Having toured around the country, and met alot of overseas tourists, and fellow Kiwis, many of whom have been enthusiastic cyclists, the one thing missing on our roads is a safe network of cycleways, running from the Cape to the Bluff, and back again. Many is the time iI have shuddered at the way New Zealand drivers have approached cyclists on the open road – please do not let this descend into a debate over us verse them. What we could have done as well as building a few of these cycle trails, is implemented a proper cyclepath, which would have encouraged keen cyclists to vacation in other parts of our country. Instead, now we see the mantra of “user pays” rearing its ugly head, so instead of enjoying a convivial ride in the sunshine, enjoying fresh air, you’ll be forking out your hard earnt dosh to some unscrupulous gladfly, while the poor and the impoverished sit at home unable to ride along Mr Key’s cyclelane of national significance. Truly outstanding.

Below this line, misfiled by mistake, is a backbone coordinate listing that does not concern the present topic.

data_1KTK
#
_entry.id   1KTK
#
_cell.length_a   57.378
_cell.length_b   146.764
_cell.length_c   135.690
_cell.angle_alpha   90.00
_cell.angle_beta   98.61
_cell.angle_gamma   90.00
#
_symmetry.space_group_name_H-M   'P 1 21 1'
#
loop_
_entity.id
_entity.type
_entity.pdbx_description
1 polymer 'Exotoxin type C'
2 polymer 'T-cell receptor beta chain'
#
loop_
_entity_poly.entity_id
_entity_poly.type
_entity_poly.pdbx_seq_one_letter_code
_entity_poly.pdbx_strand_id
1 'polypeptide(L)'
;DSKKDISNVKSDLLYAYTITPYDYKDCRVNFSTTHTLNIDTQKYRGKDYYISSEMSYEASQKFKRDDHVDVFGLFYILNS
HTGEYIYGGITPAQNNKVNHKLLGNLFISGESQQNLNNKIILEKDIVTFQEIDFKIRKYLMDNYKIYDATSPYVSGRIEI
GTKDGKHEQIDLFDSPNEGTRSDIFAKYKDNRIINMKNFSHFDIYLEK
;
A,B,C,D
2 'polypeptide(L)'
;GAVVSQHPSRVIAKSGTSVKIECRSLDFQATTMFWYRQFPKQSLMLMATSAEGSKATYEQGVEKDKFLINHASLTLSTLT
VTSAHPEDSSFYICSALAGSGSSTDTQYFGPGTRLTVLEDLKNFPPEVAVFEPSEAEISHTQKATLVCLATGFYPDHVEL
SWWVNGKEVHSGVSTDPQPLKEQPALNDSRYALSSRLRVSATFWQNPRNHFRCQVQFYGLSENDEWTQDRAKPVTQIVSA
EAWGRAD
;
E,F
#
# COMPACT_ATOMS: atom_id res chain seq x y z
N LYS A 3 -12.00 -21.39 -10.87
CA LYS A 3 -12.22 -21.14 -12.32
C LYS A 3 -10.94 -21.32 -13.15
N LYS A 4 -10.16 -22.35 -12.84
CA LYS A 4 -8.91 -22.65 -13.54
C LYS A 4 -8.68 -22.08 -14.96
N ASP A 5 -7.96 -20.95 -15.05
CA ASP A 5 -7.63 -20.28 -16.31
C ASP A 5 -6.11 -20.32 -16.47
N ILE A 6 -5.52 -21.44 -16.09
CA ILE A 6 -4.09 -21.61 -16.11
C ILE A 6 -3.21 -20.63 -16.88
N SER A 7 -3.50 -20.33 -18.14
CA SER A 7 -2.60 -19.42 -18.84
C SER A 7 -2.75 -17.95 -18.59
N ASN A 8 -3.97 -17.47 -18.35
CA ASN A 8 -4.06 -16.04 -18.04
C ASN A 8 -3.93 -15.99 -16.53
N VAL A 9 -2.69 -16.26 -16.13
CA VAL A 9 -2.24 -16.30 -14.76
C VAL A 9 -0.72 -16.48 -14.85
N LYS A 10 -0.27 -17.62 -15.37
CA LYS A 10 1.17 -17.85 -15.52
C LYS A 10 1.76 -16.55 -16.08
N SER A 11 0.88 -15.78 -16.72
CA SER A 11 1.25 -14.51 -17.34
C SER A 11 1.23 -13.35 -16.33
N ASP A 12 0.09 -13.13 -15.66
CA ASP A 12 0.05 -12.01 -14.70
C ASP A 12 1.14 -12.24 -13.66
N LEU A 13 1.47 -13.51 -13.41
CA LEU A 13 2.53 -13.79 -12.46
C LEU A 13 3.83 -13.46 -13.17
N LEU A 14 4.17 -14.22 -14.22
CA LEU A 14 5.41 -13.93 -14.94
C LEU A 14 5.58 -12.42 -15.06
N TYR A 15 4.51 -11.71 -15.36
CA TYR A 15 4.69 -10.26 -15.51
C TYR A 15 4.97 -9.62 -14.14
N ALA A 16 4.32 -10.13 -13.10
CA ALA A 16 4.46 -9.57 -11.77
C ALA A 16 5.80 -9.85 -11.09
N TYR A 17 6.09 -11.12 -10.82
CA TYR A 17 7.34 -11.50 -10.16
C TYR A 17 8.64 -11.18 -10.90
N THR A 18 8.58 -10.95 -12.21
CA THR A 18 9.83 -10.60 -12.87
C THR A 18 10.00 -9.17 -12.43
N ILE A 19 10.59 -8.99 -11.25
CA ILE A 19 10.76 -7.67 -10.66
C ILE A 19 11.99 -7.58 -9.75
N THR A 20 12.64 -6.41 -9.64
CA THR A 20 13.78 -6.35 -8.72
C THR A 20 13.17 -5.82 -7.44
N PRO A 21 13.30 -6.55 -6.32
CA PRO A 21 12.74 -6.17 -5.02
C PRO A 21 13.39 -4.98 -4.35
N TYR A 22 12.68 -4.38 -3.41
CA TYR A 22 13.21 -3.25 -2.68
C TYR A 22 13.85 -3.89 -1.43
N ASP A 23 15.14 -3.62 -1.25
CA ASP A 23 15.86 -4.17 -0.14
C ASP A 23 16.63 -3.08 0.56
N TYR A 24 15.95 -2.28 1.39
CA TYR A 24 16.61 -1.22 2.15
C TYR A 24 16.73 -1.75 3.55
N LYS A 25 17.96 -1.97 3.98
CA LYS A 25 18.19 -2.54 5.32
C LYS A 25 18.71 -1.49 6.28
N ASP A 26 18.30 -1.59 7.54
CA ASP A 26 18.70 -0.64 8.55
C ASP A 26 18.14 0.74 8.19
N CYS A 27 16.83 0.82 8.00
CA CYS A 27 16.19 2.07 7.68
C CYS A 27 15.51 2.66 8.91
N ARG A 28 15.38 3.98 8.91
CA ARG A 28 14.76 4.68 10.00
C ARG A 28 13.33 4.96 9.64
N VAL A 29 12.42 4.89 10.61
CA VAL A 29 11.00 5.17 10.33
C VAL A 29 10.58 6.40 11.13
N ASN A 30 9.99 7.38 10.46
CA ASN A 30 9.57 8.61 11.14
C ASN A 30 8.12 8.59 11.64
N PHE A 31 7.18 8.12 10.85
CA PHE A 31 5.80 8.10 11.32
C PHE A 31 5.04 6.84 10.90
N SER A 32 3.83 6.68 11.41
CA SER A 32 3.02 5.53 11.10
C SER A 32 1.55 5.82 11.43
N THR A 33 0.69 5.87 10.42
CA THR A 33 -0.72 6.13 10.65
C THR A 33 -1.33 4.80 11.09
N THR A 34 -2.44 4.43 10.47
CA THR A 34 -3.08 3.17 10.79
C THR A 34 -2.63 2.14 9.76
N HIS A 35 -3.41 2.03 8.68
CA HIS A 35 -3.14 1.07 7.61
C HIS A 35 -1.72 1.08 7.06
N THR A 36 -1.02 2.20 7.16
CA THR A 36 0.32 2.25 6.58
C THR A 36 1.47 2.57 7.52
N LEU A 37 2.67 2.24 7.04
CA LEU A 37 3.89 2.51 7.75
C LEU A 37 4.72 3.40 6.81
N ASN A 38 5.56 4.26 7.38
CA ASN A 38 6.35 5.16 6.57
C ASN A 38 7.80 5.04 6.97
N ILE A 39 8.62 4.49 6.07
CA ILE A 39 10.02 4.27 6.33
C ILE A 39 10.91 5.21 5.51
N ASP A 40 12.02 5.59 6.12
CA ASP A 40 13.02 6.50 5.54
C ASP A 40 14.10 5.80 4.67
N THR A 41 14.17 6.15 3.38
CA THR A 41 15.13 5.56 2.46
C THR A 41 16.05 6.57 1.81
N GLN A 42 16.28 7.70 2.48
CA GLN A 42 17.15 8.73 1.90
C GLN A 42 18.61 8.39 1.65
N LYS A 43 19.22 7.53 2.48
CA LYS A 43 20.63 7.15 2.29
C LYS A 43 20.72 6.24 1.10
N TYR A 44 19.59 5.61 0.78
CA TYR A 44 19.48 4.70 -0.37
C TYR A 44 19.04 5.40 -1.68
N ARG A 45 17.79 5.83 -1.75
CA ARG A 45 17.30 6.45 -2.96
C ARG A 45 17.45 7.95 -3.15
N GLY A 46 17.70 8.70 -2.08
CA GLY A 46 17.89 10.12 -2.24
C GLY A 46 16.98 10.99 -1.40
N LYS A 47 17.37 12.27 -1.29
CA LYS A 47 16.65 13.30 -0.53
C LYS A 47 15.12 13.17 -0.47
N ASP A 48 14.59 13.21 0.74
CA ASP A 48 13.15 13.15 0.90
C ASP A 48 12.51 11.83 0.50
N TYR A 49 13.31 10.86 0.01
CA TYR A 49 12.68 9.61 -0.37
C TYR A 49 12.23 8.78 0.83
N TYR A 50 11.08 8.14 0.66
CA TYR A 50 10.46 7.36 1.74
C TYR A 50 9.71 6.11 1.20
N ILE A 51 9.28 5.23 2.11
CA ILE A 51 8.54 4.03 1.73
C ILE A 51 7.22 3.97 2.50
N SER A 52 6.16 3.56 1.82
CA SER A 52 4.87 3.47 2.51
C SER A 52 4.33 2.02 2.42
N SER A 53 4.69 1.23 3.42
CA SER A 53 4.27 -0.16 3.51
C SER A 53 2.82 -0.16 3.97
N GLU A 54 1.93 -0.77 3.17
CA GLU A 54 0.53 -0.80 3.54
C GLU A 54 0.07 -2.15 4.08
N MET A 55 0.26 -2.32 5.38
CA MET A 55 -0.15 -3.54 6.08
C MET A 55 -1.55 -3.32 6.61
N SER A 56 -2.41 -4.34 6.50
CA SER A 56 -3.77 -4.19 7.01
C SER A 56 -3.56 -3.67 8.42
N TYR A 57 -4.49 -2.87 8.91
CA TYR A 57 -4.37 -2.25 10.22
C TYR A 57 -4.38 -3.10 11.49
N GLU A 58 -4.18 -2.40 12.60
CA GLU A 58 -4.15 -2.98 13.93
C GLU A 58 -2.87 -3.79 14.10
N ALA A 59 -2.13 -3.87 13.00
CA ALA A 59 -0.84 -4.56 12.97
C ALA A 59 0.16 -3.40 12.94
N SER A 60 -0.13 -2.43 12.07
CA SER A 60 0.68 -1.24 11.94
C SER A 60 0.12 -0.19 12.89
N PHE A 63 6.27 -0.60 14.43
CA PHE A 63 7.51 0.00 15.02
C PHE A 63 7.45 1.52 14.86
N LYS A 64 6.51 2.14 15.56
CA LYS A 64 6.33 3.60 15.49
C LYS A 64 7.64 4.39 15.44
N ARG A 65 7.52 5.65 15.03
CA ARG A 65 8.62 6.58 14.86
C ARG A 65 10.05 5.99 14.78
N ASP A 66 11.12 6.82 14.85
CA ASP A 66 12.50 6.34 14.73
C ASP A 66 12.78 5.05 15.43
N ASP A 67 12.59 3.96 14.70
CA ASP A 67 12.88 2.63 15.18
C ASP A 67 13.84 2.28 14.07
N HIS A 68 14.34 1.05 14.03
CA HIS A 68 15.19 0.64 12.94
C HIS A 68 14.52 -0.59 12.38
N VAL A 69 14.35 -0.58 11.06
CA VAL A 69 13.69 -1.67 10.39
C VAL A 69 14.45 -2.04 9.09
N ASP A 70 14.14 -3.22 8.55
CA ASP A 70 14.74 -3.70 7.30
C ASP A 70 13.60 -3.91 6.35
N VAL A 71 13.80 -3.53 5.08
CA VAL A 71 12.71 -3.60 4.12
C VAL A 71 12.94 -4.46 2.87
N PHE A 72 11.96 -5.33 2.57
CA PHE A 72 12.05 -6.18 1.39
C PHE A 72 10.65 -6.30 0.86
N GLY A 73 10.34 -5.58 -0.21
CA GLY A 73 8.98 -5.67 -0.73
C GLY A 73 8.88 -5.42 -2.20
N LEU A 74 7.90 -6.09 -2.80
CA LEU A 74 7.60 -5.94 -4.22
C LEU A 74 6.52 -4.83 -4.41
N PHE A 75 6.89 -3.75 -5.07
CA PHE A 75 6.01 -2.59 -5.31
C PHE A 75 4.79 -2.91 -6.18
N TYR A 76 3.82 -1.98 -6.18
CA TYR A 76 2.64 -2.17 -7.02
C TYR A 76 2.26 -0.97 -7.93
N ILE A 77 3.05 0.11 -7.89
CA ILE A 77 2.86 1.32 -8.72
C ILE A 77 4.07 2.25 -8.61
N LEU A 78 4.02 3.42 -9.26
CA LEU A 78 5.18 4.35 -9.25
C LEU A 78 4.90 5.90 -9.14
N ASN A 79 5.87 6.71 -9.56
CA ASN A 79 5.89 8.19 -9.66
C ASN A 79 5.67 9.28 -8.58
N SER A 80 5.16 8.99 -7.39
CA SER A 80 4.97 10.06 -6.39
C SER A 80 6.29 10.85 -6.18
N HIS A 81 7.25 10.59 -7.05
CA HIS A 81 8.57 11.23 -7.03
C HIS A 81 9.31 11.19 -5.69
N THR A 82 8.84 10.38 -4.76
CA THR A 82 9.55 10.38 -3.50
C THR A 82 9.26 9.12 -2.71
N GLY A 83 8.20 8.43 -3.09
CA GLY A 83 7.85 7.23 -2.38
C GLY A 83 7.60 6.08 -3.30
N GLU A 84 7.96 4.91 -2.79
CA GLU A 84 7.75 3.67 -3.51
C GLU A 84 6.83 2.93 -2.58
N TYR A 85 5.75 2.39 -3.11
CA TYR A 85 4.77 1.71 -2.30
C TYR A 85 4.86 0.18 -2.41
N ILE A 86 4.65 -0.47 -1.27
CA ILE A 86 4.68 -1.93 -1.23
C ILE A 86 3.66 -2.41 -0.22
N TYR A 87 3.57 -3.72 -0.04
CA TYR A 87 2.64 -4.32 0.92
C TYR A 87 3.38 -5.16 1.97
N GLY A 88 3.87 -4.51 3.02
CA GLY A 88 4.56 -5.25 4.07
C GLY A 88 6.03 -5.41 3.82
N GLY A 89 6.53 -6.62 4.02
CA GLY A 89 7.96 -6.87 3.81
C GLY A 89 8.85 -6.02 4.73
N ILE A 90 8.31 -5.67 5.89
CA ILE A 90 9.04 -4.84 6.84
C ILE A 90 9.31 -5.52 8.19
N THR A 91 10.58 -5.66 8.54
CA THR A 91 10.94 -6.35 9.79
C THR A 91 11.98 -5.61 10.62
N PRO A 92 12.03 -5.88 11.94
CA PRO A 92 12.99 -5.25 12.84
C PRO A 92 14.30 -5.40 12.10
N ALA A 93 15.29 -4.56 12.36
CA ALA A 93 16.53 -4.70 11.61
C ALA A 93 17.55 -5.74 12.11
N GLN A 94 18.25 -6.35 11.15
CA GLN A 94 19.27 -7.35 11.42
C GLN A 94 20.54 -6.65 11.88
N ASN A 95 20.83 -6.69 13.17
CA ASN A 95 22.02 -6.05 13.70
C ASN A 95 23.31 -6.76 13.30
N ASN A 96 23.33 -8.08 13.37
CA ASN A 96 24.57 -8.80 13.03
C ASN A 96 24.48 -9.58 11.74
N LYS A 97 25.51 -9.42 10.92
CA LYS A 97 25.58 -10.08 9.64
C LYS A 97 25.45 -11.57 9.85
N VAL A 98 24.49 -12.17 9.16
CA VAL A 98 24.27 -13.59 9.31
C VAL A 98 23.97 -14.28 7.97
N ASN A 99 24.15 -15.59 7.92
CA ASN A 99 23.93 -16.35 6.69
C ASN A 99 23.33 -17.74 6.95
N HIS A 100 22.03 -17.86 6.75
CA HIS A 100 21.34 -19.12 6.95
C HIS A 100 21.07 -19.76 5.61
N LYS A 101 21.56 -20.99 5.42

10. TightyRighty 10

    Why don’t we see how many jobs the FTA with china, that labour negotiated, had created? That’s a cracker of a policy. Why on earth you don’t make more of that outstanding piece of work I don’t understand.

    • thechangeling 10.1

      It’s only benefited the dairy industry as FTA’s only seem to do. Manufacturing sector here contracts, more firm shut down and/or relocate offshore and unemployment/underemployment and couch camping (zero income people) groups grow. That’s neo liberal global economics as pushed and pursued by both Labour and National continuously since 1984.

  11. tricledrown 11

    Tighty almighty back peddling

  12. emergency mike 12

    These 600 odd temporary jobs are merely the first wave of the 170,000 that Key said they were going to create from 2011 to 2015. The job tsunami will be coming along any day now have some faith guys!

    • Will@Welly 12.1